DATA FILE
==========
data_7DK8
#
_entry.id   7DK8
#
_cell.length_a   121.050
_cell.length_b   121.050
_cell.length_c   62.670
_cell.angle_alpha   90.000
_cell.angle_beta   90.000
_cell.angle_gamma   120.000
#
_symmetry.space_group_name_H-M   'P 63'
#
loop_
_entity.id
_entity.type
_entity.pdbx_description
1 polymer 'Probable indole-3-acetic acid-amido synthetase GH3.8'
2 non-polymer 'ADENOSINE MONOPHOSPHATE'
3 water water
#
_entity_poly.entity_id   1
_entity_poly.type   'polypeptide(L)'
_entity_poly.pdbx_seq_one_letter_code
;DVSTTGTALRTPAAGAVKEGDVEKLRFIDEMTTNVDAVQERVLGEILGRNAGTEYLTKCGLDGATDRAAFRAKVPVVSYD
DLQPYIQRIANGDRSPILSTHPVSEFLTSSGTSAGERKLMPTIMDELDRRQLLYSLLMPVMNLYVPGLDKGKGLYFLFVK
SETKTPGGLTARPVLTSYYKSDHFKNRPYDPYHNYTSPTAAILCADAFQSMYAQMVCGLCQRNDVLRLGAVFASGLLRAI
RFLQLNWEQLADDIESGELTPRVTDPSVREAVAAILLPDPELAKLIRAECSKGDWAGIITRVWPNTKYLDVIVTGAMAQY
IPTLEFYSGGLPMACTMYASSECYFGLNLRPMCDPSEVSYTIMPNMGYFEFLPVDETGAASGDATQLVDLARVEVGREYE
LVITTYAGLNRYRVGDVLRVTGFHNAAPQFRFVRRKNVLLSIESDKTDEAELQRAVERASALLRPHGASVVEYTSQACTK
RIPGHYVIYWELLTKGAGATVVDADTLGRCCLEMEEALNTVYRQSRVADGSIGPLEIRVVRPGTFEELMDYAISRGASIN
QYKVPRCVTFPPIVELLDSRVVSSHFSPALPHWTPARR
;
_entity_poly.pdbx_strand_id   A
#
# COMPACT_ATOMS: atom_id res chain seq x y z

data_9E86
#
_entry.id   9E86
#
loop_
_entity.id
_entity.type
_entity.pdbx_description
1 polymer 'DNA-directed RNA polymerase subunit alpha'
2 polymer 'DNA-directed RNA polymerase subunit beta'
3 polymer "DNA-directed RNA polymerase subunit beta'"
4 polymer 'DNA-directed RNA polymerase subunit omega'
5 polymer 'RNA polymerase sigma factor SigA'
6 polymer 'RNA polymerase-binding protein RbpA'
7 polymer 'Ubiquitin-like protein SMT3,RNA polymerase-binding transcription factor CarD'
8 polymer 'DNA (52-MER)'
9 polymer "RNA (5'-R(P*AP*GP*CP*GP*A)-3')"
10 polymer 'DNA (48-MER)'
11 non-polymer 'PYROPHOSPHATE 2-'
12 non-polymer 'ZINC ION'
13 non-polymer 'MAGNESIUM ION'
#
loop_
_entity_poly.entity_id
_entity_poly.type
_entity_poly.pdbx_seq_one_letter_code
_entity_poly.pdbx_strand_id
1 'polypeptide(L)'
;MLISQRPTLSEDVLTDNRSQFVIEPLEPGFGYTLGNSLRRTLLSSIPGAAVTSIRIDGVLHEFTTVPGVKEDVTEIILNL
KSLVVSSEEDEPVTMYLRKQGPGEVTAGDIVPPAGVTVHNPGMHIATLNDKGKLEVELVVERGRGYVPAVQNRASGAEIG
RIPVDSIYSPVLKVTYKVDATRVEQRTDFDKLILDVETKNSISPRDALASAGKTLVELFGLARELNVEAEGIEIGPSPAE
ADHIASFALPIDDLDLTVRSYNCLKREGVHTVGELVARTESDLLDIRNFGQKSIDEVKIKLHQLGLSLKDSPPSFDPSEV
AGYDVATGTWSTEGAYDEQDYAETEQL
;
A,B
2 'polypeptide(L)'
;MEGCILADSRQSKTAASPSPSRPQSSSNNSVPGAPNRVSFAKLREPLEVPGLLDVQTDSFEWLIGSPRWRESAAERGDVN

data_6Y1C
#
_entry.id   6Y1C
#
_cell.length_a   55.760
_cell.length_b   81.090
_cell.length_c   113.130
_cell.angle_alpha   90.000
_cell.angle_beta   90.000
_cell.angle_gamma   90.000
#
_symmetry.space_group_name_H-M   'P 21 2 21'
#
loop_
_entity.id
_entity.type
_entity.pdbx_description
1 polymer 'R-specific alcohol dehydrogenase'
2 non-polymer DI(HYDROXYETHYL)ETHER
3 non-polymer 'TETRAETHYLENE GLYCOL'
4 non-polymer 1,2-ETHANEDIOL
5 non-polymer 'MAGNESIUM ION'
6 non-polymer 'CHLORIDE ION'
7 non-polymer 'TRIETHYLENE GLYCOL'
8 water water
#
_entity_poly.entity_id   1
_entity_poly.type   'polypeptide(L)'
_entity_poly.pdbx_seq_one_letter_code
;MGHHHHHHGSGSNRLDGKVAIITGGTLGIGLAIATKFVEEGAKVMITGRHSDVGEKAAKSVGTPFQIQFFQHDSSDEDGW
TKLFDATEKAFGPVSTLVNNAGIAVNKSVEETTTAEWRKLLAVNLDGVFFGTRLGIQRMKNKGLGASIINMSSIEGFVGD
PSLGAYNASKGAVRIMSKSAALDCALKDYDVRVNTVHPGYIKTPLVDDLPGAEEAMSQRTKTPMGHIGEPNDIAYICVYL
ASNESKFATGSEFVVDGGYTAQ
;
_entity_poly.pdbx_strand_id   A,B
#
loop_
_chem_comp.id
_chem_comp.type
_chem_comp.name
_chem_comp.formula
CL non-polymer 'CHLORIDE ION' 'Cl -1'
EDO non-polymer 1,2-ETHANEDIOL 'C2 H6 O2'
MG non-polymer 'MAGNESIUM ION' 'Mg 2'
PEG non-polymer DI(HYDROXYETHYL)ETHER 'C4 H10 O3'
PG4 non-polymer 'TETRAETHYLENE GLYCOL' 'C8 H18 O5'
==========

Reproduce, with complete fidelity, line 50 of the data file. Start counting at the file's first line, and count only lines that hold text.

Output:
6 polymer 'RNA polymerase-binding protein RbpA'